NO BULL: The "Wounded Knee" episode of We Shall Remain ranks among the best television documentaries ever made.
Nobody likes a guilt trip. That's why filmmaker Ric Burns's 1995 Manifest Destiny documentary The Way West was such a drag. Yes, we need to accept that America is built on a genocidal foundation; that between guns and disease Europeans all but eliminated native populations from Plimoth to San Diego in a few generations. But I didn't do it; neither did you. While the 7th Cavalry was massacring the Lakota, my grandmother was tending goats in exurban Zagreb. There really wasn't much she could do to stop the madness
|“American Experience: We Shall Remain” | WGBH Channel 2 | Mondays at 9 pm through May 11|
Better we should redress the after-effects than wallow in dead-end guilt. The makers of the new five-part American Experience series We Shall Remain agree. Put together by five teams of white and Native American producers and directors (among them Ric Burns), the 90-minute documentaries highlight five touchstone events: the Plimoth Colony ("After the Mayflower," April 13); Shawnee efforts to unite Midwestern tribes into a separate nation ("Tecumseh's Vision," April 20); the expulsion of the Cherokee from the Southeast ("Trail of Tears," April 27); Geronimo's renegade last stand ("Geronimo," May 4); and the 1973 Lakota-FBI standoff on the Pine Ridge Reservation ("Wounded Knee," May 11).
Delivered by Benjamin Bratt, narration throughout is intelligent and rational. No scolding. No PC revisionist bull. No government lies. The official series subtext is a clearheaded "neither noble nor savage." It works. We Shall Remain demystifies a history all but demolished by myth, propaganda, and Hollywood.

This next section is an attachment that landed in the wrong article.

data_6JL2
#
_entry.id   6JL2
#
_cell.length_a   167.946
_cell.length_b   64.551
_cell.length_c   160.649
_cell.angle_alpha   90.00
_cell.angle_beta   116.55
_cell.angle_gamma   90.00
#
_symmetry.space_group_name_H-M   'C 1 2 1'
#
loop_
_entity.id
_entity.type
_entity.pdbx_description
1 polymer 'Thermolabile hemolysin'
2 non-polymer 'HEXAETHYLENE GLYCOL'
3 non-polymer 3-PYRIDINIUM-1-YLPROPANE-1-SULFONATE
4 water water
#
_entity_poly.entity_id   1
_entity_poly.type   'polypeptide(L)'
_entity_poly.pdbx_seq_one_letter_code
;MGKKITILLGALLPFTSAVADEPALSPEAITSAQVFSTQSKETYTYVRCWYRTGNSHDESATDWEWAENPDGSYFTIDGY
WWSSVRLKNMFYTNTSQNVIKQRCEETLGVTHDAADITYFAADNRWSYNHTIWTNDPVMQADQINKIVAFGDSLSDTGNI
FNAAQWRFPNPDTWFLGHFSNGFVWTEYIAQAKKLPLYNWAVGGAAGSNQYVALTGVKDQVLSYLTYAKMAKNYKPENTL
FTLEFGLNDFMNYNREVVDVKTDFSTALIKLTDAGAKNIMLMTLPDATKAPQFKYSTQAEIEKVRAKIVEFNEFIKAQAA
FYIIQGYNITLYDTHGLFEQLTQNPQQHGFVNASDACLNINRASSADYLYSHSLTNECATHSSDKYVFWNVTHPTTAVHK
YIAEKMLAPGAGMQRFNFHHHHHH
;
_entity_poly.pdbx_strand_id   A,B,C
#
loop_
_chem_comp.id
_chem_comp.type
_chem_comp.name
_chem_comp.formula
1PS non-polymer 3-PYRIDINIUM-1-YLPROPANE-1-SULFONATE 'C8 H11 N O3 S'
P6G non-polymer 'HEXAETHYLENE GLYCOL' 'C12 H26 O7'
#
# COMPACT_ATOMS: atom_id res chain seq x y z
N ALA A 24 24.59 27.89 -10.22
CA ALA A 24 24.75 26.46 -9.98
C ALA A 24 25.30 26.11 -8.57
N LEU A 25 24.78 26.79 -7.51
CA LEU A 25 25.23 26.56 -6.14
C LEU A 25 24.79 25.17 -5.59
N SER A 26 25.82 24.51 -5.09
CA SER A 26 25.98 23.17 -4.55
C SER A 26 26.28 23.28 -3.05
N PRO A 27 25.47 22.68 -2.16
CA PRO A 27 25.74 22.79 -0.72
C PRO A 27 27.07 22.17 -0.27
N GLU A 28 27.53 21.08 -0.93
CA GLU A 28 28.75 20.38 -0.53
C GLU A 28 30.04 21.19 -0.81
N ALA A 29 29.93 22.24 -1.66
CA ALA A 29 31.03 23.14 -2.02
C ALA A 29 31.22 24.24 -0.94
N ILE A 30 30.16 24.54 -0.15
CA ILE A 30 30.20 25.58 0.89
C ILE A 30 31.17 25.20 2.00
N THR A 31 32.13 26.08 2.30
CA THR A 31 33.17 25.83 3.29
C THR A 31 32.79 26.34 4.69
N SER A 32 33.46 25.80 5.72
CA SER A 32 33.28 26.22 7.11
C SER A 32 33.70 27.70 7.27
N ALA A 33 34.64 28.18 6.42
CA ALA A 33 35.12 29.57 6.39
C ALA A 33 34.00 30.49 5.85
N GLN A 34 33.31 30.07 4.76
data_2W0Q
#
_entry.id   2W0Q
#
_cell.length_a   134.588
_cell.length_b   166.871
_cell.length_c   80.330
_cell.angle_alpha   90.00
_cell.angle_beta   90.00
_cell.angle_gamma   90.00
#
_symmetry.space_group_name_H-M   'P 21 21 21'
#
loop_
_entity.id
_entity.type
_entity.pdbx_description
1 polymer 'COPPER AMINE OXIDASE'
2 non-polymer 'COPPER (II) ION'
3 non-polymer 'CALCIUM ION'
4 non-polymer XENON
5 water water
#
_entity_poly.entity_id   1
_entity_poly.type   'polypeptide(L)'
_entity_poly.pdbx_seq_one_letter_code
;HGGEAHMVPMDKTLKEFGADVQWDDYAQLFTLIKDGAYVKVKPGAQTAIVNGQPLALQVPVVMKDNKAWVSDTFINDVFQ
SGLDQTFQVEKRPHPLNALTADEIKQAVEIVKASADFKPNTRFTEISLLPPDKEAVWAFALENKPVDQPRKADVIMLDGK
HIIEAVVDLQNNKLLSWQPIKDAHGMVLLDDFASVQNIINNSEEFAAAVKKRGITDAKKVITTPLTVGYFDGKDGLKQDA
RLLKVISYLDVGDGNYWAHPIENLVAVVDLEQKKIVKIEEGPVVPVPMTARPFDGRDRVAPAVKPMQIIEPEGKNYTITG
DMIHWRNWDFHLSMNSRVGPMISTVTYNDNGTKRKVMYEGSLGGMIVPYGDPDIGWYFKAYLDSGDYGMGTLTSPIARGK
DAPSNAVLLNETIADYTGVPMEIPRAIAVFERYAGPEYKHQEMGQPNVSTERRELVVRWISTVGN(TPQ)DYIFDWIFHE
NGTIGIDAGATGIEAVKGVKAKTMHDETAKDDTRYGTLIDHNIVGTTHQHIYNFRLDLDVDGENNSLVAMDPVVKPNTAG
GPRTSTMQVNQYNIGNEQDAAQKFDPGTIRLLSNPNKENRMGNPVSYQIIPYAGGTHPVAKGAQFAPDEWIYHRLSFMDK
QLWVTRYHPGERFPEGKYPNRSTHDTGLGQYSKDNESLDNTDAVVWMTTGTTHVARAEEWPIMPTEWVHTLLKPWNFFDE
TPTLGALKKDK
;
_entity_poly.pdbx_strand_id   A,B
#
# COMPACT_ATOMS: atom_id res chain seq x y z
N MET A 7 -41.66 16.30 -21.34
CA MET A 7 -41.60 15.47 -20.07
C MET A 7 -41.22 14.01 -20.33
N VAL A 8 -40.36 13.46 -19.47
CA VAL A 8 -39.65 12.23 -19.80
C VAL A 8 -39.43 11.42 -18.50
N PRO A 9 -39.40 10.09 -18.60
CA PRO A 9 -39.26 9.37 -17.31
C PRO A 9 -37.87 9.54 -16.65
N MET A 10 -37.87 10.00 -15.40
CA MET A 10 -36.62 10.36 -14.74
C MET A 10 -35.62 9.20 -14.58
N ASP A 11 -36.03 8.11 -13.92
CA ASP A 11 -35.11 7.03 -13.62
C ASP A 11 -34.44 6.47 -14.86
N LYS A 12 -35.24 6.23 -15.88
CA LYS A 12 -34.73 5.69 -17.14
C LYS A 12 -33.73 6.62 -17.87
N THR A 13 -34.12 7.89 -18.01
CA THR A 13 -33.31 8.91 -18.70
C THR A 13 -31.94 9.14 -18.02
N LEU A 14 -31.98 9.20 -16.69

Perhaps the Pilmoth Colony story is too familiar, or perhaps colonial re-enactors are by definition tedious and boring, but the series starts slowly with the plodding saga of Massasoit, Governor Bradford, Thanksgiving, and King Philip's War (well explained for a change). This installment is more "good for you" than engrossing, but stick it out. As time goes on, photographic records replace re-enactment as the primary visual tool, and things pick up.
The final two films are by far the best. Geronimo's epic journey from traumatized massacre survivor to diehard war chief to carnival exhibit is perhaps the most human story in American history. That this now-mythic figure, whose relentless campaigns caused his tribe to lose their ancestral home, was invited to lead Teddy Roosevelt's 1905 inaugural parade makes him, and by extension all Native Americans, more real and immediate than dry and distancing high-school texts ever allowed. Viewers will be amazed.
But "Wounded Knee" transcends even that revelatory coup. If you're keeping score, this program ranks among the best TV documentaries ever made. The film (all news footage and interviews) covers the Watergate-era occupation of the reservation town of Wounded Knee by armed members of the American Indian Movement (AIM) protesting corrupt reservation officials. Nixon's racist FBI portrayed the AIM as domestic terrorists; the political left called them heroes. They were a little of both, but this film sorts it out with no apologies (neither noble nor savage, remember), and viewers will inevitably understand and sympathize with the dissenters.
In terms of exposition, inspiration, and cross-cultural outreach, you can think of We Shall Remain as the Native American Eyes on the Prize. Like that landmark documentary, this series reminds us that true glory lies in the honest histories of people, not the manipulated histories of governments. This is the stuff they kept from us.